DEALING WITH UNCERTAINTY

Why designing policies for extreme events requires a system overview

Workers offload food and aid from boat amid flooding

Ultimately, extreme event management this century will often be about water – too little or too much. A new analysis by an international team of researchers explores governance approaches likely to reduce risk from extreme events. Photo: PxHere

While low-cost, rapid responses to extreme events are needed, proactive measures are more important

Story highlights

  • A new analysis explores governance approaches likely to reduce risk from extreme events
  • Low-cost, rapid responses to extreme events are not enough, solutions must include investment in higher-cost systemic responses
  • With radical uncertainty in the Anthropocene, societies must be allowed to transform to more resilient systems (through adaptive governance)

EXTREME EVENTS AND CORRESPONDING MEASURES: From pandemics to floods and heatwaves, extreme events are becoming more frequent as a result of human action like burning fossil fuels or encroachment into forests.

A new analysis by an international team of researchers explores governance approaches likely to reduce risk from extreme events.

Stop putting all eggs in one basket

The authors argue in the journal Ecosystems that low-cost, rapid responses to extreme events, while necessary, are not enough to address the problem. Solutions must include investment in higher-cost systemic responses. The paper is the result of the annual Askö meetings organised by centre partner Beijer Institute of Ecological Economics.

Designing policies for extreme events requires a system overview.

Simon Levin, lead author

Ultimately this means preparing to respond when a flood or heat wave strikes. Solutions range from adequate emergency response to efficient systems to distribute insurance payments.

But even if the proactive measures are often more important, governments struggle to prioritise them, for example a better global disease monitoring system would likely have reduced the impact of Covid-19, even if they allow societies to recover faster. This could be, for example by having a diverse economy producing a range of products rather than “putting all eggs in one basket” or ensuring adequate insurance protection in the first place.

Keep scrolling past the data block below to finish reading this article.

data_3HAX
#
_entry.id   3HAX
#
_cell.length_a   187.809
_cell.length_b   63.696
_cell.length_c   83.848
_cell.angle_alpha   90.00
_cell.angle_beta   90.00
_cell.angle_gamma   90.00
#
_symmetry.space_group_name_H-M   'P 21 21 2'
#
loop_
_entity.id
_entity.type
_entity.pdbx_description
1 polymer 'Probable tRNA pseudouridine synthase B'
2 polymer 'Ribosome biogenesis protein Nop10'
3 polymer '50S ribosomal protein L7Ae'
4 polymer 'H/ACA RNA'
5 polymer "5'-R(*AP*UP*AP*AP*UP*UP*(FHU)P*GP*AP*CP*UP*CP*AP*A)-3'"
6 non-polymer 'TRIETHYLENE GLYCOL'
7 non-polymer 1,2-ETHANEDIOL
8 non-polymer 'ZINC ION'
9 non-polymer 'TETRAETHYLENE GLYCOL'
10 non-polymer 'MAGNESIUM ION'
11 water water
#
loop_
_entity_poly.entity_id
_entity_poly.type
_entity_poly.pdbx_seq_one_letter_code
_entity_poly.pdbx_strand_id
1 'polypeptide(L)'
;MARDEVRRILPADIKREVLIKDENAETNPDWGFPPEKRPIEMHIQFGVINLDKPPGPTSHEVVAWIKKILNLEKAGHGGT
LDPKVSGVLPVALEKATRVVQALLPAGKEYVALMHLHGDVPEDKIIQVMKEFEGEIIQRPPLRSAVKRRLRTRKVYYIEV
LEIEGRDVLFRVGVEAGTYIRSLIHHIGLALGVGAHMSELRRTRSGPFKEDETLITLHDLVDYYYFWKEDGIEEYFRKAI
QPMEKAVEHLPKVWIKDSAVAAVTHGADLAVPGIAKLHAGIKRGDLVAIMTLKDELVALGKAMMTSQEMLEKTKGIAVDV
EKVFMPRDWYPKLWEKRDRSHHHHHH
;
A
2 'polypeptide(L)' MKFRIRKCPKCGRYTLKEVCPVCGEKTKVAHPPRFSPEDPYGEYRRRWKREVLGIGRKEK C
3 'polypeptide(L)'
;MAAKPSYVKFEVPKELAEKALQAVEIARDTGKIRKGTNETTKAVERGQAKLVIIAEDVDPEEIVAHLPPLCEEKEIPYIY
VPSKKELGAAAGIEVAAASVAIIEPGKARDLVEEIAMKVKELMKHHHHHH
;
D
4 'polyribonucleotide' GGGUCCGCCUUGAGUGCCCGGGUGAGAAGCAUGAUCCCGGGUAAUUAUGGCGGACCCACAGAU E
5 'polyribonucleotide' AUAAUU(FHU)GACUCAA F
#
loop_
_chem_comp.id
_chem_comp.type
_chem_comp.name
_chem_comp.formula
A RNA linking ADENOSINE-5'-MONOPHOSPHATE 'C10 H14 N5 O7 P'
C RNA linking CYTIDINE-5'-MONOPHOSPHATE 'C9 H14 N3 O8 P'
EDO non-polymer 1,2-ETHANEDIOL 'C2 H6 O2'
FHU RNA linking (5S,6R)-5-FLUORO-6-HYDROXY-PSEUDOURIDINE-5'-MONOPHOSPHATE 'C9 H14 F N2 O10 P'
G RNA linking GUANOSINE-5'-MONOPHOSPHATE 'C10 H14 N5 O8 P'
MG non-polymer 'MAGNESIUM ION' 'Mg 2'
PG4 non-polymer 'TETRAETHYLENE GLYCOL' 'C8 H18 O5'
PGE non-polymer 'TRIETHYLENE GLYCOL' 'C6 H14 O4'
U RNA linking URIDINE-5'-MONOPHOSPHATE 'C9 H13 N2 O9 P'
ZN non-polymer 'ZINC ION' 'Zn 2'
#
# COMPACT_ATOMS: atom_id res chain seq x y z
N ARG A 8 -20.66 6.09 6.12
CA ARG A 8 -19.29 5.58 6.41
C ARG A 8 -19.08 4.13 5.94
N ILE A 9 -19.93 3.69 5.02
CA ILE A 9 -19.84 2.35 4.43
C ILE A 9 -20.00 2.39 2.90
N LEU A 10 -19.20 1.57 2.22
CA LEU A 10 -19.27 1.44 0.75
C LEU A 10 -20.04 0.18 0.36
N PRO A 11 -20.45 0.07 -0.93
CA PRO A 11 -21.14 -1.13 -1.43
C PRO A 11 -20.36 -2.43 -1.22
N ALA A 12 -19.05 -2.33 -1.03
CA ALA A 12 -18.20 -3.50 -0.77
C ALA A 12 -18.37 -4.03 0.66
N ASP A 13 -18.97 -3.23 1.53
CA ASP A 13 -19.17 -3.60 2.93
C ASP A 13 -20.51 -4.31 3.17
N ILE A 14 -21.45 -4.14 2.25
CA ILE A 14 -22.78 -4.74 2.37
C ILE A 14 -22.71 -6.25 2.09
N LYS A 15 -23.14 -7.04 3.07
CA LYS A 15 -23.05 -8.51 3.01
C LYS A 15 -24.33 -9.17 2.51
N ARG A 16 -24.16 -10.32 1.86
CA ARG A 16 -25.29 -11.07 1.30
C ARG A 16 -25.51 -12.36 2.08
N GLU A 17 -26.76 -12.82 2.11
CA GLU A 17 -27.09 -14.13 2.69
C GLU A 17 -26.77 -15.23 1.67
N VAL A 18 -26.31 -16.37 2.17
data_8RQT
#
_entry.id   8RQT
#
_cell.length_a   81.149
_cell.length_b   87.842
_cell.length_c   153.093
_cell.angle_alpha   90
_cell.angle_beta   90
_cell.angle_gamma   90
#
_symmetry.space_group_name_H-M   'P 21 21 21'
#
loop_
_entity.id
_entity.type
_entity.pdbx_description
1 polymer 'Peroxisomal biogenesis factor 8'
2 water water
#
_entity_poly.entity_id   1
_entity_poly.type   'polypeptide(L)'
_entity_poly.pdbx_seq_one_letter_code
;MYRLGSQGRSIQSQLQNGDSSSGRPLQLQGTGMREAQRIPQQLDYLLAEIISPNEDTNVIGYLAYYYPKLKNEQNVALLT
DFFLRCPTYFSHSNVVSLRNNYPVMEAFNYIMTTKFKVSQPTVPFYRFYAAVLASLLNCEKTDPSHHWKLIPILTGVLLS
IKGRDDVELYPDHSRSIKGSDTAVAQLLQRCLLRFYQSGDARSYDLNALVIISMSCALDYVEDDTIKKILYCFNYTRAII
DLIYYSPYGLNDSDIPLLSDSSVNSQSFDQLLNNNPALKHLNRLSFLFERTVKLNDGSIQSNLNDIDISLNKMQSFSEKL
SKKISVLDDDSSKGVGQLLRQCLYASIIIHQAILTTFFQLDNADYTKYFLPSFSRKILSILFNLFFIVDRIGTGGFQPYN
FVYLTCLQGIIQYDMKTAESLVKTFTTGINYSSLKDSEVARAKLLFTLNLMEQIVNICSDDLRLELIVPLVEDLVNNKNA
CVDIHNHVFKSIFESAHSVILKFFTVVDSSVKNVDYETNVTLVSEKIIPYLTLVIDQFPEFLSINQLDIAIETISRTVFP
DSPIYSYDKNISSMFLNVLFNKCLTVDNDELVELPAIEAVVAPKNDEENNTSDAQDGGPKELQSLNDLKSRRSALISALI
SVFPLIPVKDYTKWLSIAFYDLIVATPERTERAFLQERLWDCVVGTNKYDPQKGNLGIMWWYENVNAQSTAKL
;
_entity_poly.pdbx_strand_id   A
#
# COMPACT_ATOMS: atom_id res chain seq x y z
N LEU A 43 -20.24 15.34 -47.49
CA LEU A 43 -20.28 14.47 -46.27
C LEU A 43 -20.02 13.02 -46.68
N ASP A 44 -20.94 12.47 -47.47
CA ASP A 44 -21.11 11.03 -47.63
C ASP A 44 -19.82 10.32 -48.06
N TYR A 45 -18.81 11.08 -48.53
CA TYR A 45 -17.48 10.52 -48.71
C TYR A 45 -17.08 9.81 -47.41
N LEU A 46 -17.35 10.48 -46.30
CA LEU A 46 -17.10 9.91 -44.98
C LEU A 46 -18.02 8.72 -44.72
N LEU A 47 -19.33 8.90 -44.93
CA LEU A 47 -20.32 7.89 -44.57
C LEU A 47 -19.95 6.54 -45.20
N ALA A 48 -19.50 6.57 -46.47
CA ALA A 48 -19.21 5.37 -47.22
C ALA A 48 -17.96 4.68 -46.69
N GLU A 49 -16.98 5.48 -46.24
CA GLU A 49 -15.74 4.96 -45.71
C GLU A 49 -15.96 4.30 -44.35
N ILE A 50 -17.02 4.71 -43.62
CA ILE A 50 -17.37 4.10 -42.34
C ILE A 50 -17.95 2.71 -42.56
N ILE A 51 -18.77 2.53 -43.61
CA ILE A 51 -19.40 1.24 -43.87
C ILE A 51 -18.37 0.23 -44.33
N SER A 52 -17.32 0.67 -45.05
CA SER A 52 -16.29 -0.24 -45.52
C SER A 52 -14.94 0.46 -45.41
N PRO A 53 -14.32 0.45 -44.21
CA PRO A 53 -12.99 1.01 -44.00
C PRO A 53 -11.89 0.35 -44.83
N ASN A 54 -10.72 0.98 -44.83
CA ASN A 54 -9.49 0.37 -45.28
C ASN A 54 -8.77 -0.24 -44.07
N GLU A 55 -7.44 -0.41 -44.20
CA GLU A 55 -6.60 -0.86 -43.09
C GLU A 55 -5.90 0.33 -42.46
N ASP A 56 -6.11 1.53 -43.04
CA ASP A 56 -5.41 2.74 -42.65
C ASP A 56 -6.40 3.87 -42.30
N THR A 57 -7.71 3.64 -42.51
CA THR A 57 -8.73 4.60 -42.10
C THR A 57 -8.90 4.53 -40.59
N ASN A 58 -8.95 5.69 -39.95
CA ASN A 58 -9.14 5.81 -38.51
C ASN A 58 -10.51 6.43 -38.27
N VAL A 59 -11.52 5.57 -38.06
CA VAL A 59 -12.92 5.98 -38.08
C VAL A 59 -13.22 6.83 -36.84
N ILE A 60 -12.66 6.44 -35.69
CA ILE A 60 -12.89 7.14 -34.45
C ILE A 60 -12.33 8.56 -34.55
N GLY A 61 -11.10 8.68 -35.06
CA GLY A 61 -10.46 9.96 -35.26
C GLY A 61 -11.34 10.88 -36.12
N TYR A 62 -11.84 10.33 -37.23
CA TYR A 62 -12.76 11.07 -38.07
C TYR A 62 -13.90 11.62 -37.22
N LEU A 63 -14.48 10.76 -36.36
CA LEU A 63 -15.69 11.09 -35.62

Given the radical uncertainty in the Anthropocene, this must also mean ensuring the systems are in place to allow societies to transform to more resilient systems (through adaptive governance) in the future.

Clashing with needs of efficiency

The authors, including the Stockholm Resilience Centre’s science director Carl Folke write, “One potential strategy is to invest in general resilience”.

General resilience includes diversity but also redundancy (instead of one highway from one place to another, there might be several roads) and modular organization.

However, they recognize general resilience “is a costly public good that will erode if not actively supported”. Part of the problem is that it often clashes with the economic design principle of efficiency. This needs to change because the authors warn, “failure to maintain general resilience may greatly increase the economic and human costs of extreme events and disasters.”

Ultimately, extreme event management this century will often be about water – too little or too much. Throughout history, water management has been a make or break issue for governments.

As this century proceeds, the world can expect increasingly erratic flooding and droughts to become more common place. A full systems view of the challenge means governance to reduce greenhouse gas emissions to manageable levels as soon as possible.

Link to publication

Published: 2021-09-23